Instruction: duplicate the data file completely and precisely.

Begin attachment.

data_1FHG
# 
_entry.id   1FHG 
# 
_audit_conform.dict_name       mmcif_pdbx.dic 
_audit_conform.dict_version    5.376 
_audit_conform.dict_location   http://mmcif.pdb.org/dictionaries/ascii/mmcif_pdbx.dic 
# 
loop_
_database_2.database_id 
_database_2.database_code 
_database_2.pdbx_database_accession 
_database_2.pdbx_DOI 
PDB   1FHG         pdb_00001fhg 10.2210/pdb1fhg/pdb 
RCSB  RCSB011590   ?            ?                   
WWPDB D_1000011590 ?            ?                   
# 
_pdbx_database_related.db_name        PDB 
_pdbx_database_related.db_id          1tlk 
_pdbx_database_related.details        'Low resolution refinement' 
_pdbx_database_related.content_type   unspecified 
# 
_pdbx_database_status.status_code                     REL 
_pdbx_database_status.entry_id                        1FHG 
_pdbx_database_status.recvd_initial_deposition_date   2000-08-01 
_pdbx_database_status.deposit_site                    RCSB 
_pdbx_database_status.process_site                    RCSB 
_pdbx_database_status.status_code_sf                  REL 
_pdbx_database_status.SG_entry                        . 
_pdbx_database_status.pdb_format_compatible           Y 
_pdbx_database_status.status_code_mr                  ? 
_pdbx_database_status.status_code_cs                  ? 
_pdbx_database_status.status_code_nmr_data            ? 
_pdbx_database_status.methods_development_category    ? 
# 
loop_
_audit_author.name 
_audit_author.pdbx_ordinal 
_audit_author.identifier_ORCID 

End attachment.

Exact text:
data_1FHG
# 
_entry.id   1FHG 
# 
_audit_conform.dict_name       mmcif_pdbx.dic 
_audit_conform.dict_version    5.376 
_audit_conform.dict_location   http://mmcif.pdb.org/dictionaries/ascii/mmcif_pdbx.dic 
# 
loop_
_database_2.database_id 
_database_2.database_code 
_database_2.pdbx_database_accession 
_database_2.pdbx_DOI 
PDB   1FHG         pdb_00001fhg 10.2210/pdb1fhg/pdb 
RCSB  RCSB011590   ?            ?                   
WWPDB D_1000011590 ?            ?                   
# 
_pdbx_database_related.db_name        PDB 
_pdbx_database_related.db_id          1tlk 
_pdbx_database_related.details        'Low resolution refinement' 
_pdbx_database_related.content_type   unspecified 
# 
_pdbx_database_status.status_code                     REL 
_pdbx_database_status.entry_id                        1FHG 
_pdbx_database_status.recvd_initial_deposition_date   2000-08-01 
_pdbx_database_status.deposit_site                    RCSB 
_pdbx_database_status.process_site                    RCSB 
_pdbx_database_status.status_code_sf                  REL 
_pdbx_database_status.SG_entry                        . 
_pdbx_database_status.pdb_format_compatible           Y 
_pdbx_database_status.status_code_mr                  ? 
_pdbx_database_status.status_code_cs                  ? 
_pdbx_database_status.status_code_nmr_data            ? 
_pdbx_database_status.methods_development_category    ? 
# 
loop_
_audit_author.name 
_audit_author.pdbx_ordinal 
_audit_author.identifier_ORCID 